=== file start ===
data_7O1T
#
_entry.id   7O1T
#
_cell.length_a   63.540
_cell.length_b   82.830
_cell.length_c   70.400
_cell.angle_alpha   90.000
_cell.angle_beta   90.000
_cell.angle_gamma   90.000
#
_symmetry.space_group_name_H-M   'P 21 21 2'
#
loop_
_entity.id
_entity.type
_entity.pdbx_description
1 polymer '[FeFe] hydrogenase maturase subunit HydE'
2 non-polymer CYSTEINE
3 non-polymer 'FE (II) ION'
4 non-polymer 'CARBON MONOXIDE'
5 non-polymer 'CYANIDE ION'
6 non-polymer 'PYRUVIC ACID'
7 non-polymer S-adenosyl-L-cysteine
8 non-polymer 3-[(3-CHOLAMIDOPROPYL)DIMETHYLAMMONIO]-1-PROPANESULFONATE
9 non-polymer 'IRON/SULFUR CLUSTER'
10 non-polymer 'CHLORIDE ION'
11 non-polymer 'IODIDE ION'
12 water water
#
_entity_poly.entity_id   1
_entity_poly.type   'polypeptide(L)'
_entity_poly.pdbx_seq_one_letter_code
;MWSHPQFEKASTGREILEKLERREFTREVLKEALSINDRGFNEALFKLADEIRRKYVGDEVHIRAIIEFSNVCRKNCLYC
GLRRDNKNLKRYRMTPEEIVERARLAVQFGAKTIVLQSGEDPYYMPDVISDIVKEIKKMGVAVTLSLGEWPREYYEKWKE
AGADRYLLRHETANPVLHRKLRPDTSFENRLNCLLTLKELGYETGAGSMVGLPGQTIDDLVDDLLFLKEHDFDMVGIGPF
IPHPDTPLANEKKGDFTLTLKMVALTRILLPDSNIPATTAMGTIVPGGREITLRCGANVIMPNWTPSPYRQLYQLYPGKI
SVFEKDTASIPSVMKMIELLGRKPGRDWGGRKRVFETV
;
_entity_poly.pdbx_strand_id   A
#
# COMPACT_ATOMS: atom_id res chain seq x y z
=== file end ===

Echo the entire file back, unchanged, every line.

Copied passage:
data_7O1T
#
_entry.id   7O1T
#
_cell.length_a   63.540
_cell.length_b   82.830
_cell.length_c   70.400
_cell.angle_alpha   90.000
_cell.angle_beta   90.000
_cell.angle_gamma   90.000
#
_symmetry.space_group_name_H-M   'P 21 21 2'
#
loop_
_entity.id
_entity.type
_entity.pdbx_description
1 polymer '[FeFe] hydrogenase maturase subunit HydE'
2 non-polymer CYSTEINE
3 non-polymer 'FE (II) ION'
4 non-polymer 'CARBON MONOXIDE'
5 non-polymer 'CYANIDE ION'
6 non-polymer 'PYRUVIC ACID'
7 non-polymer S-adenosyl-L-cysteine
8 non-polymer 3-[(3-CHOLAMIDOPROPYL)DIMETHYLAMMONIO]-1-PROPANESULFONATE
9 non-polymer 'IRON/SULFUR CLUSTER'
10 non-polymer 'CHLORIDE ION'
11 non-polymer 'IODIDE ION'
12 water water
#
_entity_poly.entity_id   1
_entity_poly.type   'polypeptide(L)'
_entity_poly.pdbx_seq_one_letter_code
;MWSHPQFEKASTGREILEKLERREFTREVLKEALSINDRGFNEALFKLADEIRRKYVGDEVHIRAIIEFSNVCRKNCLYC
GLRRDNKNLKRYRMTPEEIVERARLAVQFGAKTIVLQSGEDPYYMPDVISDIVKEIKKMGVAVTLSLGEWPREYYEKWKE
AGADRYLLRHETANPVLHRKLRPDTSFENRLNCLLTLKELGYETGAGSMVGLPGQTIDDLVDDLLFLKEHDFDMVGIGPF
IPHPDTPLANEKKGDFTLTLKMVALTRILLPDSNIPATTAMGTIVPGGREITLRCGANVIMPNWTPSPYRQLYQLYPGKI
SVFEKDTASIPSVMKMIELLGRKPGRDWGGRKRVFETV
;
_entity_poly.pdbx_strand_id   A
#
# COMPACT_ATOMS: atom_id res chain seq x y z